Rockchip MK808B Review
The Rockchip MK808 series of Android devices have proven to be one of the most popular units on the market. It improves upon the MK802 system it replaced in many ways. This is really the first Android mini-PC that we can actually use without worrying about overheating. But is it good enough for mainstream use? There’s only one way to find out. Our MK808B review will find out.
Rockchip is a relatively new Chinese company which designs and builds integrated chips using the ARM architecture. The company was founded in 2001, but is still not a household name outside of China. But with a rather aggressive product release schedule and partners such as ARM, they aim to change that. ARM has an enormous user base with over 6 billion chips in use today. ARM processors are found in almost every smartphone on the planet, as well as many TVs, set-top boxes and some tablets you may have heard about. (iPad maybe?)
The Rockchip MK808B is an Android mini-PC stick that comes loaded with Jelly Bean (Android 4.1), includes 1GB DDR3 RAM, 8GB flash ROM, a dual-core Cortex C9 processor running at 1GHz. This particular device is the Bluetooth capable version of the MK808, as noted by the ‘B’ after the model number. It also has built-in 802.11b\g\n Wi-Fi.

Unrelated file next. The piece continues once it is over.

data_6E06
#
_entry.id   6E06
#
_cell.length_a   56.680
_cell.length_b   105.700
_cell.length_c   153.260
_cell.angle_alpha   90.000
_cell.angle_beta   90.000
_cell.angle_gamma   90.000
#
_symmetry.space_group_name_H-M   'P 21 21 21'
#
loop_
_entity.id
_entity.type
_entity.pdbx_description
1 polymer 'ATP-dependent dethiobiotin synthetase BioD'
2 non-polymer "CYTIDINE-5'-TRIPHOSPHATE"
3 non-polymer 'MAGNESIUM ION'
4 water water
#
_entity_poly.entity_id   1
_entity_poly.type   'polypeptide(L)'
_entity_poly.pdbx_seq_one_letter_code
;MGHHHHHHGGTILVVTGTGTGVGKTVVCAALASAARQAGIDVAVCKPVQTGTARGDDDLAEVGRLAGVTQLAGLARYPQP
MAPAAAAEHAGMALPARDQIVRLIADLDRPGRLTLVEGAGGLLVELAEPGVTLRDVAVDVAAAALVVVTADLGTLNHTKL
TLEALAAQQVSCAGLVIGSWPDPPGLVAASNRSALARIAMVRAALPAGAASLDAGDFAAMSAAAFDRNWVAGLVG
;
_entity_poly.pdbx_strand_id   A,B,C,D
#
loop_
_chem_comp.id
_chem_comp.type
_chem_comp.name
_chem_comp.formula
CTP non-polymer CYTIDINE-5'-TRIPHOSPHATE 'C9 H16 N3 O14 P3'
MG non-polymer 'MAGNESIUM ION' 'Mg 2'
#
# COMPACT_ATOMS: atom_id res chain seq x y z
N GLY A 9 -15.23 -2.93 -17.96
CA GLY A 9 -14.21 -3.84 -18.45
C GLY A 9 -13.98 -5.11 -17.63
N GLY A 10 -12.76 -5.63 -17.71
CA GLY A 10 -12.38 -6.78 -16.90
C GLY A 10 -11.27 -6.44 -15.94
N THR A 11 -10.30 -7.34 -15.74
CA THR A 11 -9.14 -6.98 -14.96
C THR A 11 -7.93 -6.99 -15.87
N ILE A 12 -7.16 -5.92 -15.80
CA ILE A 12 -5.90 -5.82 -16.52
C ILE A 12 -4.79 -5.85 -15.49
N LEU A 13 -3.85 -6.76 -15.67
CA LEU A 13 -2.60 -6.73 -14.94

As you can see, there are two USB slots and one power-slot which is also USB. This enables you to have the external power adapter (included), a wireless keyboard or mouse and one other peripheral attached without having to use a bulky USB hub.
Should you need more flash storage than the 8GB on board memory, there is an external micro-USB slot. I was able to use one that I had lying around from an older cell phone without any issues.
The MK808B Android Mini-PC stick comes with the most commonly used connections: power adapter, HDMI cable, USB cable and OTG cable. In my setup, I didn’t even use the USB cable because I was able to plug my mouse’s wireless adapter directly into the unit.